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Microsoft Office Web Apps versus Google Docs: Clashing cloud-dwellers reviewed

Google Docs has long reigned supreme as the champion of cloud computing. Microsoft is looking to claw the title away from the search behemoth, with its online version of Office

Google and Microsoft -- two Goliaths of the tech world, and now vying to be the dominant player in the steadily growing cloud-based document arena. Google Docs is already super-massive, but Microsoft's own Office Web apps has now launched in the UK, and looks to challenge Google's reign. How do they compare?


You may well be familiar with the layout of Google Docs -- it's very much like Gmail, with all your items sorted into folders along the left-hand side of the screen, just like the various parts of your inbox. It's a good system if you're hyper-organised, but if you're not a digital neat-freak you'll soon find your documents spilling out of control, and finding the specific one you wanted relies on search.

Microsoft wins some early points for its layout. It looks rather more fancy, for a start, mimicking the cool blues of the Hotmail page. You'll need a Live account to access documents (if you have a Hotmail address, that'll work) but once you're in, the interface is pretty simple, and you can arrange your documents just as you would in an Explorer window. Currently, however, you can't drag and drop files to move them to different folders -- something which would have made organising your documents much easier.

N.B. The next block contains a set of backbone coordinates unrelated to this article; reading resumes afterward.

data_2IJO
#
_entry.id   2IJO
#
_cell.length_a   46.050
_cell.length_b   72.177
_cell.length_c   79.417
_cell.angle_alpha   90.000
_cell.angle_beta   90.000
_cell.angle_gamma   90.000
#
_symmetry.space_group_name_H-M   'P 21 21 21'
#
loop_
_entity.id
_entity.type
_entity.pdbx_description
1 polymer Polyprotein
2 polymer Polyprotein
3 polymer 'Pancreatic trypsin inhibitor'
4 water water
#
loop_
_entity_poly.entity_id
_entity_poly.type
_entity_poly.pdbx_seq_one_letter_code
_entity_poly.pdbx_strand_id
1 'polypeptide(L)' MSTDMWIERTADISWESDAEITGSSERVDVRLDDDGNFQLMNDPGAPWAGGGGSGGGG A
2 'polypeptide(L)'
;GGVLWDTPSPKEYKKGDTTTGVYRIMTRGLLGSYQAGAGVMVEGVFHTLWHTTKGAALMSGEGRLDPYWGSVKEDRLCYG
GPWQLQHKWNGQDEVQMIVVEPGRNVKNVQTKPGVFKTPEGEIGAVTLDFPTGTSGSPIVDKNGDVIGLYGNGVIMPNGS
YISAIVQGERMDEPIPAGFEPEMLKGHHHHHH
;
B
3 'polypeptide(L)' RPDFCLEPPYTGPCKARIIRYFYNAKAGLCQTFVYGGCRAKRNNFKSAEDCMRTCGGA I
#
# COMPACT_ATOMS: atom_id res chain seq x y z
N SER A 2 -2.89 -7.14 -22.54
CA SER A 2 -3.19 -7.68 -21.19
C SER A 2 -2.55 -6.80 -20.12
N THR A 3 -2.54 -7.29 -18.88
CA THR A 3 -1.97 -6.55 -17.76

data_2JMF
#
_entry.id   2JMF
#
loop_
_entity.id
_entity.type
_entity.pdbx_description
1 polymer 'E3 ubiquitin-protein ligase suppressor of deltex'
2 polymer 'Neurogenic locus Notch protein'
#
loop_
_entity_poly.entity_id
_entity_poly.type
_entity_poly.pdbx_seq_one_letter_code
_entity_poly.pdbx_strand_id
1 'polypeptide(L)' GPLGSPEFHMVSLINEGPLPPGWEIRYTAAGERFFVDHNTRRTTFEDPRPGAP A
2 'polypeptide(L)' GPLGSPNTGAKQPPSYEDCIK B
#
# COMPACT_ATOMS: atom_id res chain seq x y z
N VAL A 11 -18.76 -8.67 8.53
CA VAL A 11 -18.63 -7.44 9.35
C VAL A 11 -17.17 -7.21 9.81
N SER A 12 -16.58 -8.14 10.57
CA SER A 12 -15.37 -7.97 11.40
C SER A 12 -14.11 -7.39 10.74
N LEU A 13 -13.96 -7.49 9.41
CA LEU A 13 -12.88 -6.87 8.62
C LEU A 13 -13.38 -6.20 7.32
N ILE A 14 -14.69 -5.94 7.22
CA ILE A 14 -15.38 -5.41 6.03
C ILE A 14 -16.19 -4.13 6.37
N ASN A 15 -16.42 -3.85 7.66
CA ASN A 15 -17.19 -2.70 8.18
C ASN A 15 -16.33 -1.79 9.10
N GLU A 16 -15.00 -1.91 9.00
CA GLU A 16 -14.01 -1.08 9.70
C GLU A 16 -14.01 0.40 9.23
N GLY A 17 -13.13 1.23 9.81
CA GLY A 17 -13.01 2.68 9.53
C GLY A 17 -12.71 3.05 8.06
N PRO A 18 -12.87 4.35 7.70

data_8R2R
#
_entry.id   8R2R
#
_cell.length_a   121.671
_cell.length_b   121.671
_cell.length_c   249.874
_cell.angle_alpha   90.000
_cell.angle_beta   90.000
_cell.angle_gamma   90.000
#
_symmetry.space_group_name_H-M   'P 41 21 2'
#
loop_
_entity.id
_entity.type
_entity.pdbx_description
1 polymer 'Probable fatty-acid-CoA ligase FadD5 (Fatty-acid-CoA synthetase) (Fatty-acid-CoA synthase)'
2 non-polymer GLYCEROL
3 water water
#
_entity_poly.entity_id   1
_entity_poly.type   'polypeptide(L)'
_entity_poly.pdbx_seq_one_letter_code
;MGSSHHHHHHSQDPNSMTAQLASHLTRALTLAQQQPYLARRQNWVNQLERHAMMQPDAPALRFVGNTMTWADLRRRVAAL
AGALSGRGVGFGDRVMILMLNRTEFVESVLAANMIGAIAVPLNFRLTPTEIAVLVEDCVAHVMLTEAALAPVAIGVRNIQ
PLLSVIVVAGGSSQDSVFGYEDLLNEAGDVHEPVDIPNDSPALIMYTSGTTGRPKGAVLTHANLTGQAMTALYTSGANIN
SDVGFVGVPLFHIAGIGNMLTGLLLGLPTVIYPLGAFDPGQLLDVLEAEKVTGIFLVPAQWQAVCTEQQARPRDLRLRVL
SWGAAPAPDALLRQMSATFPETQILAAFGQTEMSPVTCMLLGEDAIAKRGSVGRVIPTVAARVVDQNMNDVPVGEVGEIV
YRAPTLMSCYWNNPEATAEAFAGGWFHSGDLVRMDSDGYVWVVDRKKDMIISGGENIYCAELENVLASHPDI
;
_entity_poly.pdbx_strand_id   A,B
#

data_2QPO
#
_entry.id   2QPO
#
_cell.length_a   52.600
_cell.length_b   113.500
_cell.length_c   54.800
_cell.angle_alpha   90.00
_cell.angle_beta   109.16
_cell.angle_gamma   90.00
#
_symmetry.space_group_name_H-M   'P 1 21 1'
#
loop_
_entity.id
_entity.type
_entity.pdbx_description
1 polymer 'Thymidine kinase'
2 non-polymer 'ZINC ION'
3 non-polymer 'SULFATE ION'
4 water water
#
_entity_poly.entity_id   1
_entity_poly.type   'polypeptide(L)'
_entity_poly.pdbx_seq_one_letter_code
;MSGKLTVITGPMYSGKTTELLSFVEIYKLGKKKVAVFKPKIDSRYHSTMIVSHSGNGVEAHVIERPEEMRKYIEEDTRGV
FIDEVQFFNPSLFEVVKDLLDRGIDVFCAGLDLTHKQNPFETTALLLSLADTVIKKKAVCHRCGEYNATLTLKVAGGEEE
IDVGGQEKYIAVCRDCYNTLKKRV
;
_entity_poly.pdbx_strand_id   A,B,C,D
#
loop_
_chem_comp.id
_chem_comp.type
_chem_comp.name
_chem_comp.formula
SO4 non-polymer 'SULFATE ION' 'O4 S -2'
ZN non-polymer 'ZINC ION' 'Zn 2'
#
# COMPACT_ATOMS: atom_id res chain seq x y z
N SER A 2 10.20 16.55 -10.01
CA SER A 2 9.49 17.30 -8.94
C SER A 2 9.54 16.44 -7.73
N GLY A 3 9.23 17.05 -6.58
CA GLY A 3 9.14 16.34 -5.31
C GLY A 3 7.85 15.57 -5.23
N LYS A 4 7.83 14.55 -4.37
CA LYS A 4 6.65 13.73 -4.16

Google Docs: 6/10
Office Web apps: 8/10


Office Web apps gives you a stonking 25GB of online storage with SkyDrive, which is considerably more than Google's offering of 1GB. Google will perform some compression-based magic on files you upload, or files created in Google Docs, which will allow you to stretch that 1GB limit quite far indeed.

Office Web apps also allows you to upload non-documents to your SkyDrive, which means it serves as a very handy cloud-backup solution, quite apart from the document creation/editing side of things.

Google Docs: 5/10
Office Web apps: 7

Text editing

The real meat of these cloud services is the text editor. That's 'Documents' in Google Docs, and of course, Word in Office Web apps. Text editing is probably the service you're most likely to use regularly, and it's the most crucial feature to get right. A decent online text editor must be simple, sturdy and above all safe -- there's no point in using online apps if a browser crash destroys all your hard work.

We set Google Docs and Office Web apps a truly gruelling task -- editing the massive script from Star Wars Episode I: The Phantom Menace. How will these two cloud-based brawlers handle it?

Once we had the script itself copied to our clipboard, we whacked it into our respective Web apps. Office suffered an early defeat -- pasting a large amount of text into the edit window caused the whole browser to crash. Not ideal.

Google Docs, on the other hand, was perfectly happy chewing through the bulk of text. We gave Office a second chance, but tragically it only crashed again. If you're dealing with documents of a sizeable nature, we'd absolutely recommend Google Docs over Office Web apps -- a browser crash is the fastest way to lose your data.

On the other hand, if you're just doing some quick and dirty text editing, Office Web apps is more than capable. It features a layout very similar to that of Word's desktop software, so you're more likely to be familiar with the interface, and there are a few more formatting options for you to play with. If things start to turn a little sluggish, best save your work sharpish and get out of there...